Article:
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Development of insulin and proinsulin secretion in newborn pony foals.
Brief content of the article
Backround of this study was that at birth, the endocrine pancrease must assume a glucoregulatory role if the neonate is to survive the transition from parenteral to enteral nutrition. In species like the horse, neonatal hypoglycaemia is common, which suggests that the glucoregulatory mechanisms are not always fully competent at birth. Therefore, the aim of this study was to examine the insulin and proinsulin responses of newborn foals to endogenous and exogenous stimuli during the critical period of glucoregulatory adaptation in the first 10 days after birth. Responses to suckling and intravenous administration of glucose, arginine and saline were measured. The main conclusion of this study was that equine ß cells are responsive to glucose and arginine and release both insulin and proinsulin during the immediate postnatal period. They also suggest that newborn foals may be insulin resistant on the first day after birth. For those interested in this field of research we also we also refer to the article “Postnatal insulin secretion and sensitivity after manipulation of fetal growth by embryo transfer in the horse.” by Forhead et al. (2004) in the same issue of this journal.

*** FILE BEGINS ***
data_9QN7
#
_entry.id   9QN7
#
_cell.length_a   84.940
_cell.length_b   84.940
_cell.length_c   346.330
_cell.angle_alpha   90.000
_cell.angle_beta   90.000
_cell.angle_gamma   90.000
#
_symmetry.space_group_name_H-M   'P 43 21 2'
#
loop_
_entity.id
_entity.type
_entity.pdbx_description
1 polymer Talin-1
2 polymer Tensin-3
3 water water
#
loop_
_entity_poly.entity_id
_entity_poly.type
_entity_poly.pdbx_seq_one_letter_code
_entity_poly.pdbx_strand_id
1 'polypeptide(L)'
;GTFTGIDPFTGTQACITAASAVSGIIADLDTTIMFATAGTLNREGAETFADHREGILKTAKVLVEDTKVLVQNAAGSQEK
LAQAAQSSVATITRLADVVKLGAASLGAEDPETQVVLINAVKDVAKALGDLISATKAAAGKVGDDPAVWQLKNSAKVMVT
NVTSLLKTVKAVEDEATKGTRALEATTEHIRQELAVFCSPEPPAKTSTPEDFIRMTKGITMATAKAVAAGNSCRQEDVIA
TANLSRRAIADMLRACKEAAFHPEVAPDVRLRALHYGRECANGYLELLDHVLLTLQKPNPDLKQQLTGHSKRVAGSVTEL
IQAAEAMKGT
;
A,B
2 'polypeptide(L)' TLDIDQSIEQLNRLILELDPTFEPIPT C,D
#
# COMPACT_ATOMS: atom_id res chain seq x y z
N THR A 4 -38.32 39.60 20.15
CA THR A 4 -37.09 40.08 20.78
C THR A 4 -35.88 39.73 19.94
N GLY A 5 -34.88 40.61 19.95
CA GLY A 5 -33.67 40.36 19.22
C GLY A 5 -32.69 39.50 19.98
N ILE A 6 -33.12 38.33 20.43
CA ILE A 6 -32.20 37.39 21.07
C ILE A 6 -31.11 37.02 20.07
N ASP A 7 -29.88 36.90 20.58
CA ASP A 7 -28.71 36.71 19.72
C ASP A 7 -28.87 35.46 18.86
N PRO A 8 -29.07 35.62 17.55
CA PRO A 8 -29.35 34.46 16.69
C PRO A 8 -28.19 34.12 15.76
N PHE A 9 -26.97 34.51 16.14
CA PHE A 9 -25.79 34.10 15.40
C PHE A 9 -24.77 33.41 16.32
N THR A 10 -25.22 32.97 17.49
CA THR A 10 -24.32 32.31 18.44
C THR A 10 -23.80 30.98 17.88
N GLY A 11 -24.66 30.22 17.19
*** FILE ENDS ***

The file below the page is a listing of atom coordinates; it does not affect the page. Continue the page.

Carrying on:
Keywords: foals; pancreas; insulin; nutritional adaptation.
Holdstock, N.B., Allen, V.L., Bloomfield, M.R. Hales, C.N. and Fowden, A.L. 2004. Development of insulin and proinsulin secretion in newborn pony foals. J. Endocrinology 181: 469-476.
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